A team at the Department of Energy’s Oak Ridge National Laboratory and North Carolina State University has found a way to grow narrow ribbons of graphene without the use of metal substrates.
Narrow graphene ribbons can perform as a semiconductor if the ribbons are made with a specific edge shape, but to grow graphene nanoribbons with controlled width and edge structure from polymer precursors, is not a simple task. Previous researchers had used a metal substrate to catalyse a chemical reaction, but the metal substrate suppresses useful edge states and shrinks the desired band gap. The team in this work managed to grow graphene nanoribbons without a metal substrate. Instead, they injected charge carriers that promote a chemical reaction that converts a polymer precursor into a graphene nanoribbon.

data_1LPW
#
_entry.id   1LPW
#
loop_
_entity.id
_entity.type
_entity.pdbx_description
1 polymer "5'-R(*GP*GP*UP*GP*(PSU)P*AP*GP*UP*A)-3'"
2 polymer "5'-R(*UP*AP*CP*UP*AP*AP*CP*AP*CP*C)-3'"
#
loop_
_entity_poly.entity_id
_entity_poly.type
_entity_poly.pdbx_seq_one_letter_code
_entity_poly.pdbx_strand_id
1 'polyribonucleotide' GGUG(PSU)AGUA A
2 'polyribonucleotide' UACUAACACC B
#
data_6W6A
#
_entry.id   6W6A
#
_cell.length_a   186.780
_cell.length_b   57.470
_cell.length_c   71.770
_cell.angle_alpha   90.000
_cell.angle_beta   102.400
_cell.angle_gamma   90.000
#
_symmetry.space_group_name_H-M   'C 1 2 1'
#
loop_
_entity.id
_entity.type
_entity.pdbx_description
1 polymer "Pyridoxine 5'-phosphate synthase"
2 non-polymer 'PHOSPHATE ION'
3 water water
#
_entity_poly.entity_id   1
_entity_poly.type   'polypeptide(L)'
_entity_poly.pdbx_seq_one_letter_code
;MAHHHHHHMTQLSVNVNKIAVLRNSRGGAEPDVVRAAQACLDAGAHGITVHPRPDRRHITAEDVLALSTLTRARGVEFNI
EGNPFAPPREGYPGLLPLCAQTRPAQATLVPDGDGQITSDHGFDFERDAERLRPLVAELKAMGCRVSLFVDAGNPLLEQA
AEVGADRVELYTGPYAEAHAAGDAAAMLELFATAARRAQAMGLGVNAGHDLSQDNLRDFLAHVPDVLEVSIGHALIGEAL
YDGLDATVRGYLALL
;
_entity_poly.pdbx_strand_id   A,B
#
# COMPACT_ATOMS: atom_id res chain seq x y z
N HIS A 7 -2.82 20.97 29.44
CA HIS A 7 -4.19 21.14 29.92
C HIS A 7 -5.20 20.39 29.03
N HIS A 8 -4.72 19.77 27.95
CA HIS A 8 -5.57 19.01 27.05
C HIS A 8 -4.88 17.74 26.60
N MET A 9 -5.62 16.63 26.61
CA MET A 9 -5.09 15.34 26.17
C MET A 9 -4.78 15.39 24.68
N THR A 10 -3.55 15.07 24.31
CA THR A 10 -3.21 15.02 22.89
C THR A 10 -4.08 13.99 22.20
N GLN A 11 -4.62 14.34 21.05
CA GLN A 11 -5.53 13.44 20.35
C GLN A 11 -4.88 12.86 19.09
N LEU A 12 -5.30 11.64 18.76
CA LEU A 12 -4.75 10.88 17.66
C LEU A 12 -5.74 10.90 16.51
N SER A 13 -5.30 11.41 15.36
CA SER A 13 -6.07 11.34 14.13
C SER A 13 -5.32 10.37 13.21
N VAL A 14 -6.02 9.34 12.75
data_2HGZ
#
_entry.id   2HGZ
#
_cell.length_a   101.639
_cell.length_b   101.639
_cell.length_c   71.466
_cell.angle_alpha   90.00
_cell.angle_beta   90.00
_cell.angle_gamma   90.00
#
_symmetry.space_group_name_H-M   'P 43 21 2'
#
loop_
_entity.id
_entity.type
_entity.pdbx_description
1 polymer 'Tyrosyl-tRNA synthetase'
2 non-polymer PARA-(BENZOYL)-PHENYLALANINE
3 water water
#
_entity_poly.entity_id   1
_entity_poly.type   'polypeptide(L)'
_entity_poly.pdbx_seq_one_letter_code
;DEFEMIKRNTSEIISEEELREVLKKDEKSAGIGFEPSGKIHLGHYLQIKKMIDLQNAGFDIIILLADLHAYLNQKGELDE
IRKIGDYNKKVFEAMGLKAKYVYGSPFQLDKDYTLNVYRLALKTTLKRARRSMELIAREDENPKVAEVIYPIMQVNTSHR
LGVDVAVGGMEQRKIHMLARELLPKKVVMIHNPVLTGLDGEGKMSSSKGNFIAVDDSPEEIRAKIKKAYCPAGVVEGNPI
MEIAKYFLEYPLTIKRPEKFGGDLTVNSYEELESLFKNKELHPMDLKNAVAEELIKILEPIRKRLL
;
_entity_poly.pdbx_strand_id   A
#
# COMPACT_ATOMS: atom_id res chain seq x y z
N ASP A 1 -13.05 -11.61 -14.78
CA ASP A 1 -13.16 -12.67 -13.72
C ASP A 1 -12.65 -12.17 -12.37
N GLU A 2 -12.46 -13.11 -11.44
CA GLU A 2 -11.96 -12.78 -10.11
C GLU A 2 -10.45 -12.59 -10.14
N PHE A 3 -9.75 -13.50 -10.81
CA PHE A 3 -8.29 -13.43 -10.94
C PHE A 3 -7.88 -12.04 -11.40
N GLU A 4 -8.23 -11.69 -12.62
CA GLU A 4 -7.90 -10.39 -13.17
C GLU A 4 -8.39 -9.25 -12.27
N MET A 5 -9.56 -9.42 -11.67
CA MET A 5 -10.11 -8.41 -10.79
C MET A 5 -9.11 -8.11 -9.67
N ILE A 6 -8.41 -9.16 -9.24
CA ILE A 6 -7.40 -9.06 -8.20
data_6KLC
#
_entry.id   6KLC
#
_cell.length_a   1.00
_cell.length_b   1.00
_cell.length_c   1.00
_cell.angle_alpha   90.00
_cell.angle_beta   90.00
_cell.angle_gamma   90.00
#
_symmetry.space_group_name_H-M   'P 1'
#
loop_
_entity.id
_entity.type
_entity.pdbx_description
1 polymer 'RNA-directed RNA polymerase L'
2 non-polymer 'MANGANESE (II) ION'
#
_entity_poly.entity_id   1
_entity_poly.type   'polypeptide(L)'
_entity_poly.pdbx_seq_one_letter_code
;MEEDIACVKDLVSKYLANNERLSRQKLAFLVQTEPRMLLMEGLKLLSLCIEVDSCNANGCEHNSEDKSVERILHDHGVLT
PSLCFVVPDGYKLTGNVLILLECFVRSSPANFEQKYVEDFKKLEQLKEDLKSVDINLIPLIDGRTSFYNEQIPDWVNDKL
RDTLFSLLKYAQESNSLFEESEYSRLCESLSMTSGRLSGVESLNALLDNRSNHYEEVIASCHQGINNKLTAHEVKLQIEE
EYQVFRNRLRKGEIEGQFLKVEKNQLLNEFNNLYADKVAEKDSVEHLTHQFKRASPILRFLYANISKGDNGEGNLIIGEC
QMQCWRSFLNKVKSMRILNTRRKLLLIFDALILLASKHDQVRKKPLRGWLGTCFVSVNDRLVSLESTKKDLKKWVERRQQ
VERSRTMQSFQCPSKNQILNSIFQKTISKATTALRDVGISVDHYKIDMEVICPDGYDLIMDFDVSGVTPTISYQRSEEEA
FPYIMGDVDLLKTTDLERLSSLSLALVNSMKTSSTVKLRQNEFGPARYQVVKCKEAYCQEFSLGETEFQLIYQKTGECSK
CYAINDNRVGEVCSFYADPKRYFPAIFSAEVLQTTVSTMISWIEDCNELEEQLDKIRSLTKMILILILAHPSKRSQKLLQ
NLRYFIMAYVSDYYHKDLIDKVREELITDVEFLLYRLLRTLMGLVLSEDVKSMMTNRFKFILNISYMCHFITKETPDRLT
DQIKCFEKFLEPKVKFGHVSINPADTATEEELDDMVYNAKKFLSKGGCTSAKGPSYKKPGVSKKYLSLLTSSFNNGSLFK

According to the researchers, the technique could provide the basis for an electronic device that could carry current with virtually no resistance, even at room temperature. “It’s a way to tailor physical properties for energy applications,” they said. “This is an excellent example of direct writing. You can direct the transformation process at the molecular or atomic level.” Plus, the process could be scaled up and automated.